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U.S. Health Secretary: Md. Unprepared For Flu Outbreak

By Chris Emery
Capital News Service
Friday, Feb. 24, 2006

LINTHICUM HEIGHTS, Md. - The secretary of the U.S. Department of Health and Human Services told a summit of experts Friday that Maryland, like the rest of the world, is unprepared to cope with a pandemic outbreak of avian flu.

Michael O. Leavitt urged families, businesses and municipalities to plan to take care of themselves.

"Maryland takes an aggressive stance to preparation," he said. "But no one in the world is adequately prepared for a pandemic. Every business, church, school, and city, every county, every family needs a plan."

Leavitt said that while the federal, state and local officials are making progress in preparing for a pandemic, even the best planning would require localities to take care of their own, especially in the early days of an outbreak while the federal government ramps up to distribute aid.

"It is logistically impossible to deal with 5,000 municipalities at once. Any community that fails to prepare, with the expectation that the federal government will come to the rescue, is making a mistake," he told participants of the Pandemic Influenza Summit at the Maritime Institute in Linthicum Heights.

At the behest of President Bush, Leavitt is holding similar meetings with state and local public health officials in every state to discuss their plans for a pandemic.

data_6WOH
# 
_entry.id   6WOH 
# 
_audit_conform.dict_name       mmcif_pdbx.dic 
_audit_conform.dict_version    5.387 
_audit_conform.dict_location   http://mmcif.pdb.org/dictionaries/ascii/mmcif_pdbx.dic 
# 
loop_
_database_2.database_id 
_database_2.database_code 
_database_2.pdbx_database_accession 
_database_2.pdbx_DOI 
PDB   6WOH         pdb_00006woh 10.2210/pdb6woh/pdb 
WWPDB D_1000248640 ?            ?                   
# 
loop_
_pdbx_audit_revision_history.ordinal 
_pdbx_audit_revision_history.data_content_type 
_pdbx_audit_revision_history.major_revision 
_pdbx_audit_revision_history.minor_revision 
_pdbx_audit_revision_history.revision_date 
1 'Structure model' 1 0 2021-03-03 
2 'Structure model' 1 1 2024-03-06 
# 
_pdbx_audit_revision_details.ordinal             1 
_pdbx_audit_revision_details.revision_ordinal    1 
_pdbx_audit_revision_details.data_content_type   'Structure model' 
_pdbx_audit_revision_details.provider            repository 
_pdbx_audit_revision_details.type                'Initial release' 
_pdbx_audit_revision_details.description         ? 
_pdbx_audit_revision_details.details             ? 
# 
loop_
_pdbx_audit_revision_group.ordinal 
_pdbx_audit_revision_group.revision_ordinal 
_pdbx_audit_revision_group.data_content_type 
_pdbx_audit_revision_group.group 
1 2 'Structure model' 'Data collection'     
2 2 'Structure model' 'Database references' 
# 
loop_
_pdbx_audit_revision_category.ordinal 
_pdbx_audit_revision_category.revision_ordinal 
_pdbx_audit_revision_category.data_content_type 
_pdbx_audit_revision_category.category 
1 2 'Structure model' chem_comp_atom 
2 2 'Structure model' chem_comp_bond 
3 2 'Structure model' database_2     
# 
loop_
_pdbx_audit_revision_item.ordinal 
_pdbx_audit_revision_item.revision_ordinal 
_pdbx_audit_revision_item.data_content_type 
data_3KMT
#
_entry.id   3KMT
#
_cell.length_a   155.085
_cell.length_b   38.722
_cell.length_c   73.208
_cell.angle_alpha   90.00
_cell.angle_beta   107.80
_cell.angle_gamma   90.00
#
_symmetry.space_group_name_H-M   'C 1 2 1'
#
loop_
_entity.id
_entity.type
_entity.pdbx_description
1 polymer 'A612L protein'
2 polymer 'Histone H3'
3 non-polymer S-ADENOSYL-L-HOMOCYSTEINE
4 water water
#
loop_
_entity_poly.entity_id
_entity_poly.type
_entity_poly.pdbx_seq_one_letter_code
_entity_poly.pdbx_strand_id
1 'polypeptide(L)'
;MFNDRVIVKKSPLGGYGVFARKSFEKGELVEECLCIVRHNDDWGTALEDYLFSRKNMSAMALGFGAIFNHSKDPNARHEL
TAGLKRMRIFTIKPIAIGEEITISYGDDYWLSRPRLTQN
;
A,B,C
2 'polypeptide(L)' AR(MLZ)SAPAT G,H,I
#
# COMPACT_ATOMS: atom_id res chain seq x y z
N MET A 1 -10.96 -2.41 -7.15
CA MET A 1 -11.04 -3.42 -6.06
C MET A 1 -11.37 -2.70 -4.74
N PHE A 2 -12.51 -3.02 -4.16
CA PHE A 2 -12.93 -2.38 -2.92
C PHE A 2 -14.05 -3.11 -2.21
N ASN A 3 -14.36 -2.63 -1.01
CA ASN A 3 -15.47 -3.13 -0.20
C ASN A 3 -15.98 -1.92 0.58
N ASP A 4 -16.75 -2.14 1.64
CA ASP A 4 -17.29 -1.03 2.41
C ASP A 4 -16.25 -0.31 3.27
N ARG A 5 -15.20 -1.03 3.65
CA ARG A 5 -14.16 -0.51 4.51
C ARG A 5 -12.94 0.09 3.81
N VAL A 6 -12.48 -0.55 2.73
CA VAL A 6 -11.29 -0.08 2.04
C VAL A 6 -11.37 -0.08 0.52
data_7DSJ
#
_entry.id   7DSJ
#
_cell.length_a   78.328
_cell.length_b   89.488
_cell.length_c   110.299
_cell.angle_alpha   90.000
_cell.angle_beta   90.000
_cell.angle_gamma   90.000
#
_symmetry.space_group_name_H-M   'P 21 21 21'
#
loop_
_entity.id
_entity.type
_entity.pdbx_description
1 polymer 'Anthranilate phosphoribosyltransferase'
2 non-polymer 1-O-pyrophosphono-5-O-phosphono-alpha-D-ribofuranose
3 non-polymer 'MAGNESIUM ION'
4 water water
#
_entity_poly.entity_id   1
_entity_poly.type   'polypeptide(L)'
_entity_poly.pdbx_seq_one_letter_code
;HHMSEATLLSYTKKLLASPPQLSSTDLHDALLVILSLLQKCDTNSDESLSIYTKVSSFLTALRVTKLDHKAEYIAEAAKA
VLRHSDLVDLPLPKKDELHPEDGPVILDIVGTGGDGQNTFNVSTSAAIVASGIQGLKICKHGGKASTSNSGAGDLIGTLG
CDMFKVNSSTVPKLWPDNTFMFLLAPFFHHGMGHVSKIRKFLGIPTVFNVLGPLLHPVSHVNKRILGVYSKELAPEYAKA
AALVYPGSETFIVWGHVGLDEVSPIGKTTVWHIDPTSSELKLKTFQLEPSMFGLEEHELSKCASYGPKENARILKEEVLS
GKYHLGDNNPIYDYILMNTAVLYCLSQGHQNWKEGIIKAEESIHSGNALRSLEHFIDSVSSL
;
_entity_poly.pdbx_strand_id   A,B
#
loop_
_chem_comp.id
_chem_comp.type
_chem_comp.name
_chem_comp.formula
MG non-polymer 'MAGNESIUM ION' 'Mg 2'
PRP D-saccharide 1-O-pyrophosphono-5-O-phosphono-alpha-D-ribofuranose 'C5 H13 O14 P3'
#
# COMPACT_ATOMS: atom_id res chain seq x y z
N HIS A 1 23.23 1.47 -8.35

Leavitt and Gov. Robert L. Ehrlich announced at the summit that Maryland would receive $1.8 million of $100 million the federal government is distributing to states to help them prepare for an outbreak.

Ehrlich, who is running for re-election this year, said that Maryland's pandemic response plan, first developed in 1999, and a mock outbreak exercise state officials held last year have made the state better prepared than others to cope with the "monumental challenge" of avian flu.

He admitted, however, that there is still much to be done.

"We are better prepared than last year," he said. "Do we need to get better? Of course."

Part of the reason people are not prepared, said Lynn Goldman, a professor at Johns Hopkins Bloomberg School of Public Health, is that most people receive no training on what to do in the case of a pandemic.

"When I was a kid we learned what to do in the case of an atomic bomb attack," she said. "People don't get that anymore. We are not a culture of preparedness."

Goldman said she is working with government agencies to develop ways to objectively measure a community's level of preparedness for a disaster, but that a rigorous method for doing this has yet to be developed.

Until it is, she said, no one can say for sure if a community is ready or not.

To get information to the public on preparing for the regular flu season and a worldwide outbreak of avian flu, the Maryland Department of Health and Mental Hygiene recently launched a new flu-preparedness Web site, to help people prepare for an outbreak. The site also gives the current world-wide threat level of pandemic flu, a measure developed by the World Health Organization.

On Friday, for example, the site indicated that there were currently no cases of pandemic flu in Maryland or the rest of the country.

According to the World Health Organization, 92 people around the world have died since 2003 from a strain of avian flu similar to the virus that in 1918 killed an estimated 40 to 50 million people worldwide.

Speaking to the summit participants, Leavitt emphasized that the flu moves in 20- to 30-year waves and that another outbreak is inevitable.

"Is this a case of the boy who cried wolf? Is this Y2K?" he asked. "No, it's not. Pandemics happen, and there is no difference between 1918 and now in Maryland."


Copyright 2006 University of Maryland Philip Merrill College of Journalism

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